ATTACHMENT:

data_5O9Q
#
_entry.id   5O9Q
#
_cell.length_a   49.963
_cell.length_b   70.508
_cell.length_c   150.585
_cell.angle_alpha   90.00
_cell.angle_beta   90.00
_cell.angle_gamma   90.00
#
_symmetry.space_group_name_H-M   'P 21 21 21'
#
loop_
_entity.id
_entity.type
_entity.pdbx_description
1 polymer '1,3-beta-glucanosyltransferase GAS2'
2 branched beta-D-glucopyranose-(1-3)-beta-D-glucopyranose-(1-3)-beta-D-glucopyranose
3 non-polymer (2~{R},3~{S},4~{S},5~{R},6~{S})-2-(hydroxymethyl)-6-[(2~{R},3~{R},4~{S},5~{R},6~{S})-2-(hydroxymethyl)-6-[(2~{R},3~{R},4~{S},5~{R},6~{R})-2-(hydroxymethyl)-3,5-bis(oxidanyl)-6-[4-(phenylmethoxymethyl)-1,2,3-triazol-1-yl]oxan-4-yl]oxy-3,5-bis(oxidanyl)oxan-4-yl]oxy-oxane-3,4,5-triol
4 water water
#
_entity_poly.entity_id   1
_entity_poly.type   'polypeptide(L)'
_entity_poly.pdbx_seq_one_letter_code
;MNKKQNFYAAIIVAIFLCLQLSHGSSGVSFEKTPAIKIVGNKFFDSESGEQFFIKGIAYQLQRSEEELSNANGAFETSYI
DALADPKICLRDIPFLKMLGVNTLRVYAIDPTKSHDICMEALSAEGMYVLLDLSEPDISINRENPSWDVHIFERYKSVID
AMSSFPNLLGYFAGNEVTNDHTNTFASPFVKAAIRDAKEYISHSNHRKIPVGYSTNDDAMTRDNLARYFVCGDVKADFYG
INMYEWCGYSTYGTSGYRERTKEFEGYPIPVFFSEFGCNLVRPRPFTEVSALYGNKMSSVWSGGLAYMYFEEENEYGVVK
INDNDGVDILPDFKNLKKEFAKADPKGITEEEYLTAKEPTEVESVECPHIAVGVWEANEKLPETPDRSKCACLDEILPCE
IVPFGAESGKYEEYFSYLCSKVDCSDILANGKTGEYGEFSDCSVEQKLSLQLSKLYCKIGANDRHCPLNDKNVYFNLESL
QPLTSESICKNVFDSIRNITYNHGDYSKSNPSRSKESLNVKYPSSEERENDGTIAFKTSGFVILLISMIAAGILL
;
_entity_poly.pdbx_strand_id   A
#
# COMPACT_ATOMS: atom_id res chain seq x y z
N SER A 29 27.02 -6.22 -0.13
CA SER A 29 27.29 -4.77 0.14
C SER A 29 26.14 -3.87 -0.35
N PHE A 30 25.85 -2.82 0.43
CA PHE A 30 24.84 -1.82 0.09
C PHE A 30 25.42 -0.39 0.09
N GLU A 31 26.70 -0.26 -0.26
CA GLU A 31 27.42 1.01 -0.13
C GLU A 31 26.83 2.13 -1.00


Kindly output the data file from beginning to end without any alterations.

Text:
data_5O9Q
#
_entry.id   5O9Q
#
_cell.length_a   49.963
_cell.length_b   70.508
_cell.length_c   150.585
_cell.angle_alpha   90.00
_cell.angle_beta   90.00
_cell.angle_gamma   90.00
#
_symmetry.space_group_name_H-M   'P 21 21 21'
#
loop_
_entity.id
_entity.type
_entity.pdbx_description
1 polymer '1,3-beta-glucanosyltransferase GAS2'
2 branched beta-D-glucopyranose-(1-3)-beta-D-glucopyranose-(1-3)-beta-D-glucopyranose
3 non-polymer (2~{R},3~{S},4~{S},5~{R},6~{S})-2-(hydroxymethyl)-6-[(2~{R},3~{R},4~{S},5~{R},6~{S})-2-(hydroxymethyl)-6-[(2~{R},3~{R},4~{S},5~{R},6~{R})-2-(hydroxymethyl)-3,5-bis(oxidanyl)-6-[4-(phenylmethoxymethyl)-1,2,3-triazol-1-yl]oxan-4-yl]oxy-3,5-bis(oxidanyl)oxan-4-yl]oxy-oxane-3,4,5-triol
4 water water
#
_entity_poly.entity_id   1
_entity_poly.type   'polypeptide(L)'
_entity_poly.pdbx_seq_one_letter_code
;MNKKQNFYAAIIVAIFLCLQLSHGSSGVSFEKTPAIKIVGNKFFDSESGEQFFIKGIAYQLQRSEEELSNANGAFETSYI
DALADPKICLRDIPFLKMLGVNTLRVYAIDPTKSHDICMEALSAEGMYVLLDLSEPDISINRENPSWDVHIFERYKSVID
AMSSFPNLLGYFAGNEVTNDHTNTFASPFVKAAIRDAKEYISHSNHRKIPVGYSTNDDAMTRDNLARYFVCGDVKADFYG
INMYEWCGYSTYGTSGYRERTKEFEGYPIPVFFSEFGCNLVRPRPFTEVSALYGNKMSSVWSGGLAYMYFEEENEYGVVK
INDNDGVDILPDFKNLKKEFAKADPKGITEEEYLTAKEPTEVESVECPHIAVGVWEANEKLPETPDRSKCACLDEILPCE
IVPFGAESGKYEEYFSYLCSKVDCSDILANGKTGEYGEFSDCSVEQKLSLQLSKLYCKIGANDRHCPLNDKNVYFNLESL
QPLTSESICKNVFDSIRNITYNHGDYSKSNPSRSKESLNVKYPSSEERENDGTIAFKTSGFVILLISMIAAGILL
;
_entity_poly.pdbx_strand_id   A
#
# COMPACT_ATOMS: atom_id res chain seq x y z
N SER A 29 27.02 -6.22 -0.13
CA SER A 29 27.29 -4.77 0.14
C SER A 29 26.14 -3.87 -0.35
N PHE A 30 25.85 -2.82 0.43
CA PHE A 30 24.84 -1.82 0.09
C PHE A 30 25.42 -0.39 0.09
N GLU A 31 26.70 -0.26 -0.26
CA GLU A 31 27.42 1.01 -0.13
C GLU A 31 26.83 2.13 -1.00